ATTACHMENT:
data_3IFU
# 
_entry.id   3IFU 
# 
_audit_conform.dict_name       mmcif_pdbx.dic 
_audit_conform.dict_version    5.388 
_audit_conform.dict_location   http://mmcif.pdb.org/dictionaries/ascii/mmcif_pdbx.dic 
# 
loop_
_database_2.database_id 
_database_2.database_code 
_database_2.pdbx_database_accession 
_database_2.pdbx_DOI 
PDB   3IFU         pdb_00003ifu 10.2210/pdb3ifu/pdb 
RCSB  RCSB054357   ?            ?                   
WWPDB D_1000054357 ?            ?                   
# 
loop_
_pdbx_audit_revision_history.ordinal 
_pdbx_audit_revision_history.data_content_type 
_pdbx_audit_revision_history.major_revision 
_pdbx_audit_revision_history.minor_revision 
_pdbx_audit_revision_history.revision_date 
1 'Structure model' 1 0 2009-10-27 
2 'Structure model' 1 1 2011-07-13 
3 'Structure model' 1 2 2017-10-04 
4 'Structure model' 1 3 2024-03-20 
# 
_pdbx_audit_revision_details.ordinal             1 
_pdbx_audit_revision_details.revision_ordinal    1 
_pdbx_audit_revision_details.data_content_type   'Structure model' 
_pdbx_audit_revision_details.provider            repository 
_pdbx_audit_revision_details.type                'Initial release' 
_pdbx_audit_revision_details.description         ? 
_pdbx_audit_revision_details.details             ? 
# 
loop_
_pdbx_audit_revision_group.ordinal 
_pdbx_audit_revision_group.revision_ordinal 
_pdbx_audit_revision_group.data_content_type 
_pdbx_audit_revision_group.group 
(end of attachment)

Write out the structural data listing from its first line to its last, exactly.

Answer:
data_3IFU
# 
_entry.id   3IFU 
# 
_audit_conform.dict_name       mmcif_pdbx.dic 
_audit_conform.dict_version    5.388 
_audit_conform.dict_location   http://mmcif.pdb.org/dictionaries/ascii/mmcif_pdbx.dic 
# 
loop_
_database_2.database_id 
_database_2.database_code 
_database_2.pdbx_database_accession 
_database_2.pdbx_DOI 
PDB   3IFU         pdb_00003ifu 10.2210/pdb3ifu/pdb 
RCSB  RCSB054357   ?            ?                   
WWPDB D_1000054357 ?            ?                   
# 
loop_
_pdbx_audit_revision_history.ordinal 
_pdbx_audit_revision_history.data_content_type 
_pdbx_audit_revision_history.major_revision 
_pdbx_audit_revision_history.minor_revision 
_pdbx_audit_revision_history.revision_date 
1 'Structure model' 1 0 2009-10-27 
2 'Structure model' 1 1 2011-07-13 
3 'Structure model' 1 2 2017-10-04 
4 'Structure model' 1 3 2024-03-20 
# 
_pdbx_audit_revision_details.ordinal             1 
_pdbx_audit_revision_details.revision_ordinal    1 
_pdbx_audit_revision_details.data_content_type   'Structure model' 
_pdbx_audit_revision_details.provider            repository 
_pdbx_audit_revision_details.type                'Initial release' 
_pdbx_audit_revision_details.description         ? 
_pdbx_audit_revision_details.details             ? 
# 
loop_
_pdbx_audit_revision_group.ordinal 
_pdbx_audit_revision_group.revision_ordinal 
_pdbx_audit_revision_group.data_content_type 
_pdbx_audit_revision_group.group 